The problem here is that the differences have no meaning. Which is to say variation that is skin deep isn’t very interesting.

I would counter-argue on three fronts:

1. A lack of variation, even skin deep, is even less interesting than only skin-deep variation. That is often the norm in large "open world" environments.

2. Much of what we find most interesting about the world is, in fact, skin deep. Take humans for example; all fit the same mold, but the range of human variation is endlessly fascinating to artists and audiences alike. Similarly, the layout of the Prati region of Rome and the Marina/Cow Hollow district of San Francisco is not wildly different. However, both are distinct, worthy of visiting, and unlikely to be confused with each other.

3. Current methods of procedural generation, without AI/ML, already result in fairly interesting maps. Could "true" AI do better? Perhaps, but I'm not sure that the delta is so great that the results would be noticeably better than a well constructed procedural algorithm (play "Tea for God" if you have a VR HMD and a lot of space). I could be wrong though - the gold standard remains hand-placed, human-built worlds filled with little surprises. If an AI approach resulted in a level design competing with the best of bespoke worlds, particularly at a lower development cost, then I'm all for it.

1. That rather depends on the thing varying and whether it's important or not. Further variation can act to obscure rather than improve things that are interesting. For example having a thousand unique leaves under a tree is probably not interesting in a game where they are incidental. Likewise having a thousand slight variations of orc isn't really purposeful. And having a thousand very different looking creatures that all act the same is boring and confusing. Which is why I talk about meaning. For an example of proc-gen variation with purpose look at things projects like Ultima Ratio Regum.

2. I'm not sure these examples are skin deep to be honest in that I don't think it's just the visual variation that makes these comparisons interesting. There's some underlying meaning being glossed over.

For me the majority of AI generative/artistic projects just create facsimiles. They lack the spark of human input and often only really create mild interest when they get it through hand curation.

Yes I think the whole problem for procgen is that it's hard to find an optimisation problem to optimise related to it. if everything goes well with a "symbolic programming" there no reason to change.

Its almost

> if everything goes well with a "symbolic programming" there no reason to change.

Yes and no. The elephant in the procgen room is the "1000 bowls of oatmean" problem[1] ie: perceptual uniqueness. Many procgen practitioners want to maximize serendipity but don't see a path toward that. I expect that methods explored in academia will filter down to practitioners, but the speed at which this occurs is largely modulated by the number of people with a foot in each world and willing to communicate with both sides. The same kind of gap exists within programming language theory and design, though because it is a bigger field, it benefits from network effects to a greater extent.

[1] https://galaxykate0.tumblr.com/post/139774965871/so-you-want...

Well even the real world looks like oatmeal after 50+ countries...

Without having read the paper, I believe the approach forward should be inspired by GPT-3. If the AI responsible for procedural generation can look at a very large set of existing games, then it might be able to generate the content given a few examples (i.e. few-shot).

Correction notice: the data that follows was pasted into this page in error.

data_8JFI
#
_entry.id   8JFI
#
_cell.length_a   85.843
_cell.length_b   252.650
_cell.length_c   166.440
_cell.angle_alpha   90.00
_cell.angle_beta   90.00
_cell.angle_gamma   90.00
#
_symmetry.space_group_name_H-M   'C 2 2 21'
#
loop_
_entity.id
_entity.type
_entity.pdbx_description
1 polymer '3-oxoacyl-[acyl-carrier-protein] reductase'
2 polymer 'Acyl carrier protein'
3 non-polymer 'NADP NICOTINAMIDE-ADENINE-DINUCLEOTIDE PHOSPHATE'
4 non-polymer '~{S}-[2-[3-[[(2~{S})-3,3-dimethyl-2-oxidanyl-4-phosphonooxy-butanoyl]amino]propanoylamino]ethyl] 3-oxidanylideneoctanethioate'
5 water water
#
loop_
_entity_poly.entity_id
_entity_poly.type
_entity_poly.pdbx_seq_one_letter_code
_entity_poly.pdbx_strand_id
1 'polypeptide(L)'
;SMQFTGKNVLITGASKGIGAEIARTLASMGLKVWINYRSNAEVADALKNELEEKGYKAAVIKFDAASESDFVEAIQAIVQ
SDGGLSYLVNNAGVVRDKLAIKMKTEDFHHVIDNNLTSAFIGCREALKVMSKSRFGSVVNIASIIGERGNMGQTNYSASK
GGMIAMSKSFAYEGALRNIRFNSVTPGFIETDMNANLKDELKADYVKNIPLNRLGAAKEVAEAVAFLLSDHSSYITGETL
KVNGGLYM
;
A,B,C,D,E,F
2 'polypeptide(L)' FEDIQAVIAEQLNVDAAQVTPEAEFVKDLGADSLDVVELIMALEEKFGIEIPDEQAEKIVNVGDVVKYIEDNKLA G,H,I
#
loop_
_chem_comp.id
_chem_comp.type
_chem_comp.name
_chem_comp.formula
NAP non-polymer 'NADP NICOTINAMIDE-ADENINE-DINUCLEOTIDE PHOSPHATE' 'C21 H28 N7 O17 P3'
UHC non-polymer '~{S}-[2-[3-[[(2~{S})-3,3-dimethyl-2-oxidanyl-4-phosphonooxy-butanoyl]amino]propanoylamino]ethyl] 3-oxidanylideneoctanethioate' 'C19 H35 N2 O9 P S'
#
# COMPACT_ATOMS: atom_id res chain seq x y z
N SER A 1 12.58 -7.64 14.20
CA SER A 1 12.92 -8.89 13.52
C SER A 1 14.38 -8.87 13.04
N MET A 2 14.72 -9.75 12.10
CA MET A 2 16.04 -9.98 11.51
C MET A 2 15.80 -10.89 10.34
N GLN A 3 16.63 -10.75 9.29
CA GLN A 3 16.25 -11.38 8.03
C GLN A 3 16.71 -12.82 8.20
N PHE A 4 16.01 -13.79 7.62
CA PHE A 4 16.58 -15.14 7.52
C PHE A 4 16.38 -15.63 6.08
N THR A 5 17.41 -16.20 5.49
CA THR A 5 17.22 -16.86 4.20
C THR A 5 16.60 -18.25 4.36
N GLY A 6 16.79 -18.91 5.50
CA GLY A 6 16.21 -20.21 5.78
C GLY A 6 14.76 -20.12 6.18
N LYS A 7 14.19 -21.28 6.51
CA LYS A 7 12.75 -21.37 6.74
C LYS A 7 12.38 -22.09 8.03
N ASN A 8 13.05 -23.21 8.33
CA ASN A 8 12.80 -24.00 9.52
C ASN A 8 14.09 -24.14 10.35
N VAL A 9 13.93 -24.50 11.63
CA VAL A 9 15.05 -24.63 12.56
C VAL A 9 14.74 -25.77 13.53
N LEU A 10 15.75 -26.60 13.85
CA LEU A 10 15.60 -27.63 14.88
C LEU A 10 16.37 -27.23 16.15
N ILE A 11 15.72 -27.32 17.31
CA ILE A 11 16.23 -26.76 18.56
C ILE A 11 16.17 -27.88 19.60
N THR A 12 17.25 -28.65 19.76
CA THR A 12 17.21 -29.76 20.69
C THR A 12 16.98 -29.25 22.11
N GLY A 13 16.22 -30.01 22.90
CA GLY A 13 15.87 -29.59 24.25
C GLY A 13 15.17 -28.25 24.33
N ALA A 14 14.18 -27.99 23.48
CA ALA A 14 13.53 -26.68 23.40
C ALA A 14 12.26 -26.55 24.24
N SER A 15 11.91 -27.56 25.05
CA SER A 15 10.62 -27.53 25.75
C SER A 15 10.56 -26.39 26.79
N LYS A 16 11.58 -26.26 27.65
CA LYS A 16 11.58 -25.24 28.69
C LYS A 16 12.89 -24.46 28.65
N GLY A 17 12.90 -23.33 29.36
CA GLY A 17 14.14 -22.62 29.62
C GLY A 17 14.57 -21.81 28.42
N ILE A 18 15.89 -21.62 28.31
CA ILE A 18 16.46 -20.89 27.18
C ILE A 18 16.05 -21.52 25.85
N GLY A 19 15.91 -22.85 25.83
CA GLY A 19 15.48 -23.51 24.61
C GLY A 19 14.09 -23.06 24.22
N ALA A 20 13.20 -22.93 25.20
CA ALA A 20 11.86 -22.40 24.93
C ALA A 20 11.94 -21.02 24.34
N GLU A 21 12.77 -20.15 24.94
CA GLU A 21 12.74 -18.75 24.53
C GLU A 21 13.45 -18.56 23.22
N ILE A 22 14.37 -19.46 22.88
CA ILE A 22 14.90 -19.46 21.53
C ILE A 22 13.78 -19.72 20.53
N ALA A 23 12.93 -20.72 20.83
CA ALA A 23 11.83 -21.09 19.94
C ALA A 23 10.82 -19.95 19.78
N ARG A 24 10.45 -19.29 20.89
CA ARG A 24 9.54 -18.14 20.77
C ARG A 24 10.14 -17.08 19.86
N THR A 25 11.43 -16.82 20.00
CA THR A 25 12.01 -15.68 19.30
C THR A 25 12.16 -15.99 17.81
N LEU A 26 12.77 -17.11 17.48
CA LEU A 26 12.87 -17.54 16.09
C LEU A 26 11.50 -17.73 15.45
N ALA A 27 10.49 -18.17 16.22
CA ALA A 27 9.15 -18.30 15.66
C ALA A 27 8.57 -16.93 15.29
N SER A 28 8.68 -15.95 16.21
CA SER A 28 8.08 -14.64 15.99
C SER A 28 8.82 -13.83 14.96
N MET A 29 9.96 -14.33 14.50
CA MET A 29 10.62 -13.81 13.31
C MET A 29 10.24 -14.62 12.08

Interestingly, there's very little discussion of the Transformer architecture aside from the known text implementations like AI Dungeon 2 (using GPT-2/GPT-3).

There's no mechanical restriction from using it on text only (with OpenAI's ImageGPT being an extreme example), and it will be interesting to see how/if it competes with LSTMs for nontext domains.

It seems to not support going in the reverse though, e.g. giving a vector in a low dimensional space and inverse transforming to a hypothetical generated document. Closest to this is the context starting text but it's not the same.

To be clear, I'm describing using transformers as autoencoders

If it produces interesting content as good as or better than traditional methods or has the same level of ease as traditional methods, then sure why not, otherwise why?

In the end, the results are what's important. It's cool to have fancy, new ways of doing things, but if something works and the new way isn't significantly better or easier than traditional ways and ends up being out of reach or significantly different than traditional wqys for little to no gain then, yeah, it's not likely to be widely adopted.

That all being said, it wouldn't surprise me if some day, some enterprising deep learning fan does come up with some new interesting or more efficient thing that sparks a new line of research and innovation.

It's the way with a lot of things, the early adopters and enthusiasts pave the way for the others.

I tend to regard a lot of machine learning, deep learning, ai kind of stuff as overblown, buzz wordy, euphemisms for fancy algorithms with internal memory and data analysis and manipulation capabilities.

But, that doesn't mean there aren't still innovative things that can be done with it.

Likely, someone will come along at some point with something easily accessible made with deep learning that revolutionizes procedural generation and helps in creating more realistic random environments. We're not there yet though, hence the general disregard for it.

I'd completely disagree. For me the most exciting thing about procedural content generation is that it can give you some insight into yourself or the content by examining the algorithm used to generate it. Deep learning looses this.